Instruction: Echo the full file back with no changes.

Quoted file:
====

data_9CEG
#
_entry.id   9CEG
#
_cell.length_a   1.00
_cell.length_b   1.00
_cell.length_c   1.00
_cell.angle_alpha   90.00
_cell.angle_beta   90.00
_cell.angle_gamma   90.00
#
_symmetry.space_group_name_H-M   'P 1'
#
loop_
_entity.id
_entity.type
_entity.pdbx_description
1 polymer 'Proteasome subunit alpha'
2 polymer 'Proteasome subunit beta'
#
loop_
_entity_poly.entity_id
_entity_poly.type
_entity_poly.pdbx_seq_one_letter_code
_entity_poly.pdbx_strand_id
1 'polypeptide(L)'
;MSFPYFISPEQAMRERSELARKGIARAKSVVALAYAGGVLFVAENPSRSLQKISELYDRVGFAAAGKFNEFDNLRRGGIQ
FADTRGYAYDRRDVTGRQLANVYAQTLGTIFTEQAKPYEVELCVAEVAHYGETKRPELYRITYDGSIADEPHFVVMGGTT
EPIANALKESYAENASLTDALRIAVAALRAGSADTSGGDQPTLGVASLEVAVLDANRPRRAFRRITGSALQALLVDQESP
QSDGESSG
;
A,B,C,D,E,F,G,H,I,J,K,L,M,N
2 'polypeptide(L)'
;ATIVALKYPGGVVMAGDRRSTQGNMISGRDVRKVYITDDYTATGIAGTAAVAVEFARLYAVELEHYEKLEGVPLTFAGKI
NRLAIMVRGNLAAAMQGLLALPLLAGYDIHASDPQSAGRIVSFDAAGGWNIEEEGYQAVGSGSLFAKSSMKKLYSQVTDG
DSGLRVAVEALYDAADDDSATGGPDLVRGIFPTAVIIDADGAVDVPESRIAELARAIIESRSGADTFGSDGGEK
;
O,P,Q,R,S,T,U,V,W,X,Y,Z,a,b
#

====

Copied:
data_9CEG
#
_entry.id   9CEG
#
_cell.length_a   1.00
_cell.length_b   1.00
_cell.length_c   1.00
_cell.angle_alpha   90.00
_cell.angle_beta   90.00
_cell.angle_gamma   90.00
#
_symmetry.space_group_name_H-M   'P 1'
#
loop_
_entity.id
_entity.type
_entity.pdbx_description
1 polymer 'Proteasome subunit alpha'
2 polymer 'Proteasome subunit beta'
#
loop_
_entity_poly.entity_id
_entity_poly.type
_entity_poly.pdbx_seq_one_letter_code
_entity_poly.pdbx_strand_id
1 'polypeptide(L)'
;MSFPYFISPEQAMRERSELARKGIARAKSVVALAYAGGVLFVAENPSRSLQKISELYDRVGFAAAGKFNEFDNLRRGGIQ
FADTRGYAYDRRDVTGRQLANVYAQTLGTIFTEQAKPYEVELCVAEVAHYGETKRPELYRITYDGSIADEPHFVVMGGTT
EPIANALKESYAENASLTDALRIAVAALRAGSADTSGGDQPTLGVASLEVAVLDANRPRRAFRRITGSALQALLVDQESP
QSDGESSG
;
A,B,C,D,E,F,G,H,I,J,K,L,M,N
2 'polypeptide(L)'
;ATIVALKYPGGVVMAGDRRSTQGNMISGRDVRKVYITDDYTATGIAGTAAVAVEFARLYAVELEHYEKLEGVPLTFAGKI
NRLAIMVRGNLAAAMQGLLALPLLAGYDIHASDPQSAGRIVSFDAAGGWNIEEEGYQAVGSGSLFAKSSMKKLYSQVTDG
DSGLRVAVEALYDAADDDSATGGPDLVRGIFPTAVIIDADGAVDVPESRIAELARAIIESRSGADTFGSDGGEK
;
O,P,Q,R,S,T,U,V,W,X,Y,Z,a,b
#